I parked my suitcase in the hotel, got all I needed and went to the event hall. I didn’t know what I had to expect. I presented my ticket and was among the first visitors that Friday morning. Q-Jump-ticket includes three tickets for workshops and my first was … well, actually I can’t remember. I know I attended at least three lectures that day – one was at 1 p.m. – Mark Herber talked about War Memorials Online at Stand 825 “The Genealogist”. He produced various memorials from all over Britain, explained how they got there and what information could be gathered from it. Some were real monuments on public places but others were found on more or less remote sites like schools or even plants. When I sat down, there were two ladies sitting right near me and I asked one of them in case I felt asleep not to disturb me. Should I snore, please, push me with your ellbow. She recognized my alien accent and asked where I came from. I guess I was the only German to attend the show. I produced a booklet I had put together about the relation between my hometown St. Wendel and England - The Great-Great-Great-Great-Grandmother of The Prince of Wales - Relations between my hometown St. Wendel, Germany, and England - and gave here a copy (they had been planned for selling but no occasion arised to really sell it so I donated about 15 of them and took the rest back home). Hope she liked it. I didn’t fell asleep during Mark Herber’s lecture but I started feeling the lack of sleep from last night.
When I first entered the hall, I made my way to Stand 519- the APG stand where I introduced myself to Paul Blake, Laura Prescott and Kathleen Hinckley. Then I strolled through the hall realizing that these would become three very long days (plus an additional one for London itself) before I could go home. And I guessed they would get extremely boring. There was nearly nothing of real interest for me. All stands dealed with information about England – and there was no real genealogical connection between my research in German to that in England. That’s what I guessed after the first walk through the hall. I forget that quickly after I had talked to several people at several stands. Like Ian Hook at Stand 615 “Leger Holidays” (they provided military memorial trips to France and Belgium). I gave him a booklet whose second half is about a crash of a British bomber in my hometown in September 1941. Very exciting talk – he is curator of the Essex Regiment Museum, and he told me that some units of the Essex Regt were controllers during the 1935-Plebiscite in the Saar Region. Very interesting.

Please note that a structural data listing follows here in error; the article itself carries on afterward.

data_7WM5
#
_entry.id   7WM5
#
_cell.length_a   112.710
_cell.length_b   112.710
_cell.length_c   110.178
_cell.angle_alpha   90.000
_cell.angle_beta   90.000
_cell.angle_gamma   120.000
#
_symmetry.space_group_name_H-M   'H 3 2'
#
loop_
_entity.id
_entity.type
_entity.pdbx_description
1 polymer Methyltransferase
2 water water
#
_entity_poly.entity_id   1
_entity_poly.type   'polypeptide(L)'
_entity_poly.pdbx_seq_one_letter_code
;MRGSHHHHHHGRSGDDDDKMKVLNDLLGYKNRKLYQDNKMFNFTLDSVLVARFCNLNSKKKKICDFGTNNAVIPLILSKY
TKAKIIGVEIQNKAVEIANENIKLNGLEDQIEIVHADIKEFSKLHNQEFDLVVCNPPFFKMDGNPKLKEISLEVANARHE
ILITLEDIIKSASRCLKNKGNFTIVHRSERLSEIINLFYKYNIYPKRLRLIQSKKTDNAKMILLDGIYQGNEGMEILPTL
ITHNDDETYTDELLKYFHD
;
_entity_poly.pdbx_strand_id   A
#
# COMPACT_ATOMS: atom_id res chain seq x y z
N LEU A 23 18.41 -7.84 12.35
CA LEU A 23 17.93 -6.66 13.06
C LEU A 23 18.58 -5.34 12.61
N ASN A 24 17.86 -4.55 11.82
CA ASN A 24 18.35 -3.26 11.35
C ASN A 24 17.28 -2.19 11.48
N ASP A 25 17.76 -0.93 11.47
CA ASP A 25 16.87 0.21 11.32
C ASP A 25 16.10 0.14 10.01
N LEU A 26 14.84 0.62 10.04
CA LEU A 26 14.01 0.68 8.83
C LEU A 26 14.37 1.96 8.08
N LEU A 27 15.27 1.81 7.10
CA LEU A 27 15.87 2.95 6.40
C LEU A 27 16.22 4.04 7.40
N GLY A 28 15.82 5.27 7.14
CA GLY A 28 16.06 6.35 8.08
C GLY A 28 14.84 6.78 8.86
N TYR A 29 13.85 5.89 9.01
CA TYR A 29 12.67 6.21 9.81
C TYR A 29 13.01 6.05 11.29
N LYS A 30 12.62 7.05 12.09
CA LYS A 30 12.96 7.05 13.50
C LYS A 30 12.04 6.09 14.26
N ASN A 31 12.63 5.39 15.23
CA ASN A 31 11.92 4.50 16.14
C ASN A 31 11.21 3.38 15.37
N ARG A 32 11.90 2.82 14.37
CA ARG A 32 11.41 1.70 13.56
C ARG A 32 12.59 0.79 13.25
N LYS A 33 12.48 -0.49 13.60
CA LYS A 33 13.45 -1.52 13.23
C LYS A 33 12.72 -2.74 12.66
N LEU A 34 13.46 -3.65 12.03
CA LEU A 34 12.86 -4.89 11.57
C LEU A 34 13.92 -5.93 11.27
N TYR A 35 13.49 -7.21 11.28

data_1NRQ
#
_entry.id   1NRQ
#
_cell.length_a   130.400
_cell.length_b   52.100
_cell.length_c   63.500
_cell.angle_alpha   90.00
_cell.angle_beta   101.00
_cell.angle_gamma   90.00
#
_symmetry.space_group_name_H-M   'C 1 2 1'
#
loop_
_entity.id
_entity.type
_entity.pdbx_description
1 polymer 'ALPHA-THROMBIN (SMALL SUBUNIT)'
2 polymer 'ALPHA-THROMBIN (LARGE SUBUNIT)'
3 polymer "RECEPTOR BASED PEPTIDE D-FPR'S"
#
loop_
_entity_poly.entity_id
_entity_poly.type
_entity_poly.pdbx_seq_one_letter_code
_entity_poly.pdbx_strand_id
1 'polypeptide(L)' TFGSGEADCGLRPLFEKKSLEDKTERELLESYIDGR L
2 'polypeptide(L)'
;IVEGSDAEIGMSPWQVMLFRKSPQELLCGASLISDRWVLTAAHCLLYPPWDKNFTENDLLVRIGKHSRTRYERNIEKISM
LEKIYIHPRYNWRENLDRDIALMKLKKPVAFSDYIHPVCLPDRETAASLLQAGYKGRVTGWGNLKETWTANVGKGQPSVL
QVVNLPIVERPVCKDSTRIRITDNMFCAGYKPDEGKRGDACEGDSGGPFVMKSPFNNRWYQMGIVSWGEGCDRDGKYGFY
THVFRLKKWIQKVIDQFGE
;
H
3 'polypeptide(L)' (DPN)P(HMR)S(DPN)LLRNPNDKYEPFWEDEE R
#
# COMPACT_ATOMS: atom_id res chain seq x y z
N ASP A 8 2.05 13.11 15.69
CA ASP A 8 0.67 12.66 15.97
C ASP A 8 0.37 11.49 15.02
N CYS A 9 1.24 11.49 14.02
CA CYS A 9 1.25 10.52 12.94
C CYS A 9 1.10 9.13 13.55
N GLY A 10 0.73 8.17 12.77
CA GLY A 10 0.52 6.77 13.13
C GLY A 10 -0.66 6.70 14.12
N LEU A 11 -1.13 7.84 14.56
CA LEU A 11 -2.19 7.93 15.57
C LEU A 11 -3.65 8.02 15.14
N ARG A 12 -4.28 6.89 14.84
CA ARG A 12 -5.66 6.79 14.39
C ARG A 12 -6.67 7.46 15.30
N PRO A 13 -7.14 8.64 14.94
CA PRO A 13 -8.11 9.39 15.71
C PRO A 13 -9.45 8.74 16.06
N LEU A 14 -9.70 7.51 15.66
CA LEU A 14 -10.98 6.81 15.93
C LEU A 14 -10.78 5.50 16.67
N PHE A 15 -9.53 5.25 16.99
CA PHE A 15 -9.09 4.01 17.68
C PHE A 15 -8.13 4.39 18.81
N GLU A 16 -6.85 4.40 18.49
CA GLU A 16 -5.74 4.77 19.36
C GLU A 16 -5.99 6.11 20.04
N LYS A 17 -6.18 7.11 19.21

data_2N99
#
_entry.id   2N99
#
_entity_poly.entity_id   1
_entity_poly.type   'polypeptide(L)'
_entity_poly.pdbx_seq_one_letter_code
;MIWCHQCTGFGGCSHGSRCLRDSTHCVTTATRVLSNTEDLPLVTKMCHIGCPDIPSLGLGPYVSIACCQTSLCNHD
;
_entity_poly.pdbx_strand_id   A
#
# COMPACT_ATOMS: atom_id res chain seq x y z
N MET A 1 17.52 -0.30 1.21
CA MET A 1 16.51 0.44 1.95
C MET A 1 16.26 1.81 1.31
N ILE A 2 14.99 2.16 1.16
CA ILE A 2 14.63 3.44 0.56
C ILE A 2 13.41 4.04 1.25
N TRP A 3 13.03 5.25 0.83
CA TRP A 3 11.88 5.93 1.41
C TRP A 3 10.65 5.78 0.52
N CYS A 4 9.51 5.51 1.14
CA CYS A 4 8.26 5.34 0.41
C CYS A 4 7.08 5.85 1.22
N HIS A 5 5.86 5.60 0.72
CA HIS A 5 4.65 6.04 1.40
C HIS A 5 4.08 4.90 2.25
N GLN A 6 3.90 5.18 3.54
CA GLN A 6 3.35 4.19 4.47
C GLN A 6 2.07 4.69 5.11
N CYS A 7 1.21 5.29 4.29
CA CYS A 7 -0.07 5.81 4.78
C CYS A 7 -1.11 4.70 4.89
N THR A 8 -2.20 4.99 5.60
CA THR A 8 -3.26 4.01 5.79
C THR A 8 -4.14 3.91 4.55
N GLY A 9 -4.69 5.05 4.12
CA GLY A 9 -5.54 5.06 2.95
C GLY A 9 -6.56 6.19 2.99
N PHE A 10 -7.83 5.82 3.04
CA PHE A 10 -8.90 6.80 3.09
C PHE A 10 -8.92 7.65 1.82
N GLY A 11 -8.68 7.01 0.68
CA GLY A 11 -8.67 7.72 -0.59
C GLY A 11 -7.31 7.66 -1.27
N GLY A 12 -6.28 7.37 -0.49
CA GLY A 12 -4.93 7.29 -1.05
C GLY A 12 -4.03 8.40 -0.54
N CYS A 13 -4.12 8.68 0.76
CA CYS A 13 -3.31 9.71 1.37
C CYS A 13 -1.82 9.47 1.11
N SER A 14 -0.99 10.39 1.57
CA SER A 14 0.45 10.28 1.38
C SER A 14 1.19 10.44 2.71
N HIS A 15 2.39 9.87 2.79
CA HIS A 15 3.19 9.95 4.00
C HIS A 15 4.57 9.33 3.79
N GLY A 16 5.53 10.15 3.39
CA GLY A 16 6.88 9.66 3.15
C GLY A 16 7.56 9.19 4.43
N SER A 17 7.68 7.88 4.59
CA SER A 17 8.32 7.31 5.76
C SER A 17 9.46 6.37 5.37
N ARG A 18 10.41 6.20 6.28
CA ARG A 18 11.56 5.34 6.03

I visited APG stand then and now and met other people like Craig Scott from North Carolina, Carol Bannister from Nottinghamshire and Rob van Drie from the Netherlands – uuh, it was such a pleasure to meet someone who spoke German. My English is not too bad but in school and later I learned something like Oxford English and during my research I have been in contact to lots of English speaking people but most of them American. You know Oscar Wilde’s Canterville Ghost where an American family buys a British castle. When the family enters the ghost watches them. And he tells about the mother she was good looking and spoke but absolutely no English. Well, I got very much acquainted to American English and much later I learned that the Brits’ English is much different in terms and pronounciation and has nearly nothing to do with Oxford English as well. I really had hard times during those three days in London to get acquainted with the language – not to talk about the traffic system and the currency.